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Oil tanker MT New Diamond towed away from Sri Lanka, fire reduced

COUNTING THE COST – Sri Lanka is trying to estimate how much the New Diamond crisis cost the nation/SLAF photo

ECONOMYNEXT – Oil tanker MT New Diamond has been towed away from the coast of Sri Lanka and Indian and Sri Lankan vessels and helicopters are continuing to fight the fire which has been reduce, the Indian Ocean island’s Navy said.

India has also stationed two Dornier Aircraft which will be deployed in case of any spill emergency the Indian Coast Guard said.

So far no oil spill had been reported.

“The continuous cooling effect during the disaster relief operation has controlled the fire-spread and approaching of the flames to the crude oil store of MT New Diamond,” the Navy said.

“As a result, there is no risk of an oil spill so far.”

The stricken vessel had been towed 40 nautical miles (74 kilometres) away from Sri Lanka’s coast by the morning of the Saturday, September 05, after drifting close as 20 kilometers to the shore on Friday.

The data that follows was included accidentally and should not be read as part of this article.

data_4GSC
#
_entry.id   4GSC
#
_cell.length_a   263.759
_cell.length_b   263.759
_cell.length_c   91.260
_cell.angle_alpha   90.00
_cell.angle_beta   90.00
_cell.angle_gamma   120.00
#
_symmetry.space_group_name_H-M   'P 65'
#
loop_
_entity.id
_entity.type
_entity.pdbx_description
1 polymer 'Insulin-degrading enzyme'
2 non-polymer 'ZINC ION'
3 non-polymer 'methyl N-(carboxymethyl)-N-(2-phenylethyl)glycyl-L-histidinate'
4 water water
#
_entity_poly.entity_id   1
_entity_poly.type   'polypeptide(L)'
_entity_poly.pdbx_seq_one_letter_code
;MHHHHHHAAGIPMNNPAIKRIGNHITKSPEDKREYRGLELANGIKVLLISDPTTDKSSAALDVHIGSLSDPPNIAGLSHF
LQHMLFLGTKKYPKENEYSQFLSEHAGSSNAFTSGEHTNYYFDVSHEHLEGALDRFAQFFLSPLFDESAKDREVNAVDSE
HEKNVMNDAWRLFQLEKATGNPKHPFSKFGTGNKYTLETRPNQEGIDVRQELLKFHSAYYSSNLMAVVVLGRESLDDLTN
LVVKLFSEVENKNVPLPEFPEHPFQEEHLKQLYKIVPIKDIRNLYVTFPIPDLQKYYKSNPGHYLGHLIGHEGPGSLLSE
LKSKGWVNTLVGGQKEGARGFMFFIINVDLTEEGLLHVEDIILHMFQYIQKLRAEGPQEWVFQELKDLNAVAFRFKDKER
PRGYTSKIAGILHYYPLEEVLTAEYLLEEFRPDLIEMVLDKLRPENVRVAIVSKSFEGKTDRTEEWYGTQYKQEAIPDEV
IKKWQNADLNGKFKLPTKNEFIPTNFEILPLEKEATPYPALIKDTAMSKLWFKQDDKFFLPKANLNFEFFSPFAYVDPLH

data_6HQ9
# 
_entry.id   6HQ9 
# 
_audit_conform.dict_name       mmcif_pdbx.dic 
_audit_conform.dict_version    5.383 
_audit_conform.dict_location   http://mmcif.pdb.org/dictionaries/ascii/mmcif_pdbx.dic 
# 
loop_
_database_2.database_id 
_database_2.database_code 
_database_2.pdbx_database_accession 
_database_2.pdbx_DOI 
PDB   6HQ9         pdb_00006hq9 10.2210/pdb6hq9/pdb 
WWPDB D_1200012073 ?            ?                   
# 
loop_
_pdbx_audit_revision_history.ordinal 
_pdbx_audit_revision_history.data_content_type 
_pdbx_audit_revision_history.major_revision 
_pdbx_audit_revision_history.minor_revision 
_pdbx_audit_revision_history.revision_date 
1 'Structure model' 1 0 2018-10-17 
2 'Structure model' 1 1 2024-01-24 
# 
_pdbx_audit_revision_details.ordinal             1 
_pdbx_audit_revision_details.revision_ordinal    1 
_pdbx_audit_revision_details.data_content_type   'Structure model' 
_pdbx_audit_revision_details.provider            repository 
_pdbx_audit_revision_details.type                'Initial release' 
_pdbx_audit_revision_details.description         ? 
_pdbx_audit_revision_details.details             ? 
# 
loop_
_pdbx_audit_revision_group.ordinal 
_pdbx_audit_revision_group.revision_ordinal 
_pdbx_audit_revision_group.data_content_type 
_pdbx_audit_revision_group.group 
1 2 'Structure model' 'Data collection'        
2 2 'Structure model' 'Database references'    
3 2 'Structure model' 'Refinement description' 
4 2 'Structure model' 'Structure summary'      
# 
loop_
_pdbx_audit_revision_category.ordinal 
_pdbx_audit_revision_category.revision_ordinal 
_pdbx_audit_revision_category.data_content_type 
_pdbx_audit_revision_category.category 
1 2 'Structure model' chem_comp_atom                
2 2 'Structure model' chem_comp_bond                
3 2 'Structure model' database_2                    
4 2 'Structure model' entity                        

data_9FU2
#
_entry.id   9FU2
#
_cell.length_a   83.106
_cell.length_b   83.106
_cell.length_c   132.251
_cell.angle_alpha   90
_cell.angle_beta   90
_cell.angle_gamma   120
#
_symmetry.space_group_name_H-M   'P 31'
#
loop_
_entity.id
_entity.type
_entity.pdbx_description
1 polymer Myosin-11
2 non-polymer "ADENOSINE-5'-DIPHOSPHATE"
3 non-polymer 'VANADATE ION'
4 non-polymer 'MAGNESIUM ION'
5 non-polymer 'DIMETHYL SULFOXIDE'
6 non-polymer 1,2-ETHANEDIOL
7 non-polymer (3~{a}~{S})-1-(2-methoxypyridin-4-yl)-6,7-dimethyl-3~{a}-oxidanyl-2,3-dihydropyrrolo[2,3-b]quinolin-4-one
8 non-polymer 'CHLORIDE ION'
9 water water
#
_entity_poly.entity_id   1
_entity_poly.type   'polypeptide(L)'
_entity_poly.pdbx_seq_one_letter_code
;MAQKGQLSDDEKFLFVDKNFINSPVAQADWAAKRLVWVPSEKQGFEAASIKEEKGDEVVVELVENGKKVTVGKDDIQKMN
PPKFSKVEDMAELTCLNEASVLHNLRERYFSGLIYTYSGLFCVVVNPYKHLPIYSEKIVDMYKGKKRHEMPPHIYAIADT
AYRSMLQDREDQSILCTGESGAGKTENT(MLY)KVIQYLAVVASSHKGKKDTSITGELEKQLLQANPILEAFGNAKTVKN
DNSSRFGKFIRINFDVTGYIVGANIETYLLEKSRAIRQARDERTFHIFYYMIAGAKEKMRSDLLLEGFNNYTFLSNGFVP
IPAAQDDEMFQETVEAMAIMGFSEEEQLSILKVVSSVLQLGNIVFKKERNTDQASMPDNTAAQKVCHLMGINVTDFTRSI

At least one crew member of the MT New Diamond of Philippine nationality is presumed dead and 22 others were rescued.

Sri Lanka Navy brought one injured crew member for medical treatment.

A Sri Lanka’s Maritime Protection Agency official had said the owners of the vessel is sending salvage vessel which is expected to reach the area on Monday.

Sri Lanka Navy, the Air Force and the Indian Coast Guard is continuing to fight the fire.





Three Sri Lanka Navy capital ships, three Fast Attack Craft, two Sri Lanka Coast Guard Vessels, two tugs of the Hambanthota International Port Group – Wasaba and Rawana, the ALP Winger tug, one TTT One tug with firefighting equipment and professionals have been engaged in the firefighting efforts, the Navy said.

Three Indian Coast Guard vessels, one Indian Navy ship is also involved in the operation.

A Mil Mi 17 helicopter and a Beechcraft fixed wing aircraft of the Sri Lanka Air Force are also assisting.

The 299,000 tonne Panamanian registered Very Large Crude Carrier (VLCC) was carrying a cargo of 2.4 million tonnes of crude from Kuwait to India when it caught fire.


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